Seymour Johnson Air Force Base, N.C. --
A spiral bound appointment book sits on the table next to an inoperable telephone, X-rays are taped to the window, stethoscopes and a doctor’s lab coat reside nearby. The dramatic play area has been transformed into a miniature doctor’s office. Each month, the preschool classroom dramatic play area is changed to reflect the lesson plan.
However, for one preschool class, learning through dramatic play was not enough.
Twenty-four preschoolers from a Seymour Johnson Air Force Base 4th Force Support Squadron Child Development Center class toured the 4th Medical Operation Squadron pediatric clinic to learn about the importance of regular check-ups and how to practice proper health habits.
“When you’re sick you go to the doctor,” said one preschooler. “The doctor will get you all better.”
The staff at the 4th MOS pediatric clinic welcomed the children to the exam rooms and explained how check-ups are conducted.
“We want children to feel comfortable when coming to our clinic,” said Capt. Kyla Berrier, 4th MOS pediatric nurse practitioner. “Not only when they are healthy, but when they’re sick or have any concerns as well. Our hope is that young children who feel comfortable in the clinic become adolescents and adults who feel comfortable discussing their medical care with their provider.”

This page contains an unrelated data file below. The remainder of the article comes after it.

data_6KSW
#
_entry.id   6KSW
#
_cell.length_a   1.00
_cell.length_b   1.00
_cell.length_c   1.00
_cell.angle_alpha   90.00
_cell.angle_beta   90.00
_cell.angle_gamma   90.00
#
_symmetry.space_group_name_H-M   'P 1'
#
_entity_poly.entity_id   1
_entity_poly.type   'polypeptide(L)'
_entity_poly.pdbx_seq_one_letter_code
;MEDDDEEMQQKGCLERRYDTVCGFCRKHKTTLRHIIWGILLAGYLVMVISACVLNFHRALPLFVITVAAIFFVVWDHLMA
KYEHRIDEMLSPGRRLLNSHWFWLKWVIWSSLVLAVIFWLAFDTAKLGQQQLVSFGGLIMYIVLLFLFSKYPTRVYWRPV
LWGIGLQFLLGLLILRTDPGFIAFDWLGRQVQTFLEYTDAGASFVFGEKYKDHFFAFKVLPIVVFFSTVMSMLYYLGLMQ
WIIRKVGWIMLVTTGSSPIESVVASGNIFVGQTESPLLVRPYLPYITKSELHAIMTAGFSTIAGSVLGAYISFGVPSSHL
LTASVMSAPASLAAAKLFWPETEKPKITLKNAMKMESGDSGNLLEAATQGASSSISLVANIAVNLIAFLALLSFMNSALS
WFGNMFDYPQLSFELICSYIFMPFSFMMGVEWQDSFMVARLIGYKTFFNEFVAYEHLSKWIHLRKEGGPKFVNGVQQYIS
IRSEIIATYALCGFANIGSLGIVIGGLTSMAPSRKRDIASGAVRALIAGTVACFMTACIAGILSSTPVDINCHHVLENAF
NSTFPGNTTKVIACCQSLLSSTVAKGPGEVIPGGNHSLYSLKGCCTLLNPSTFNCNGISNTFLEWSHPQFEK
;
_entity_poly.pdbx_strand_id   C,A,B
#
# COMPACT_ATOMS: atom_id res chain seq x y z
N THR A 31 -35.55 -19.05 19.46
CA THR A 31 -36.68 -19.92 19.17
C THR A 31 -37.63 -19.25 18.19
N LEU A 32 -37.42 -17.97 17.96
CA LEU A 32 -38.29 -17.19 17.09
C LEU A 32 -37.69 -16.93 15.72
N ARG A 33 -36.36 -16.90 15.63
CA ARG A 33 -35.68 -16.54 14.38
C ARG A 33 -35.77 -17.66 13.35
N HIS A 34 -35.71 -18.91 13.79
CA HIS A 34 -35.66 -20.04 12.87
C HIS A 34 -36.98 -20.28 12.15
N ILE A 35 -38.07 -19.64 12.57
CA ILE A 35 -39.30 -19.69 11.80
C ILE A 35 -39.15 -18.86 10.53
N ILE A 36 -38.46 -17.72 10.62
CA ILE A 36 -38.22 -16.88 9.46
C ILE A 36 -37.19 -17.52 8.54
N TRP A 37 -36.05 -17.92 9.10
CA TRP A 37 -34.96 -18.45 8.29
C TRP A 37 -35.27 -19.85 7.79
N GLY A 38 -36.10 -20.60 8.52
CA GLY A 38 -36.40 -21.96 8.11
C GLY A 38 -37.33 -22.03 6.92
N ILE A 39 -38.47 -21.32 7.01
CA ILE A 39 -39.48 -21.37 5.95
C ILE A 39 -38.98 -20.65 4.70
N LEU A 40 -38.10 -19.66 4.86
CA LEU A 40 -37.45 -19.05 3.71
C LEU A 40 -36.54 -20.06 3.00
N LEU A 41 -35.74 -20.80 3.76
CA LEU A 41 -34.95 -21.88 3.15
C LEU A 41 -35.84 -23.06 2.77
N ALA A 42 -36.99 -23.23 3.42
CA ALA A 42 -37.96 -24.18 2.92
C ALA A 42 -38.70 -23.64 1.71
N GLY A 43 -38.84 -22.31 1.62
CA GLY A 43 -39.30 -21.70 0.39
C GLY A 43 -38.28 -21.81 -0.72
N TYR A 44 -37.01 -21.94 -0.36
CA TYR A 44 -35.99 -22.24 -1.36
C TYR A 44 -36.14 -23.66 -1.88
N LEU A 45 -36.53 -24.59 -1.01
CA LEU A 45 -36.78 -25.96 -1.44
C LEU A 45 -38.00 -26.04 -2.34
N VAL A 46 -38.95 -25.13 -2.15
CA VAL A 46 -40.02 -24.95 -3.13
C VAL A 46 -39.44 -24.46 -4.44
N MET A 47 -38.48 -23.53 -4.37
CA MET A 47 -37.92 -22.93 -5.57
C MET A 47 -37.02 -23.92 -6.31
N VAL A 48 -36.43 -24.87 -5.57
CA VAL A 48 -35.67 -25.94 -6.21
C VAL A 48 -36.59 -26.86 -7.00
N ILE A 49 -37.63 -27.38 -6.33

After their tour of the clinic, the class of preschoolers participated in a round robin of interactive activities.
They constructed a human skeleton puzzle and read books about different ways to stay healthy. The children also used stethoscopes to listen to each other’s heartbeat.
“I learned about making a skeleton and I learned about doctors,” said one young girl on the field trip.
The information presented at the clinic expanded the health lesson already being taught inside the classroom.
“We talk to the children about taking care of their bodies, eating healthy foods and we keep it as clean as we can here,” said Lace Buckley, 4th Force Support Squadron child development center lead program technician. “That way the kids are here every day and their parents can go to work and support the mission.”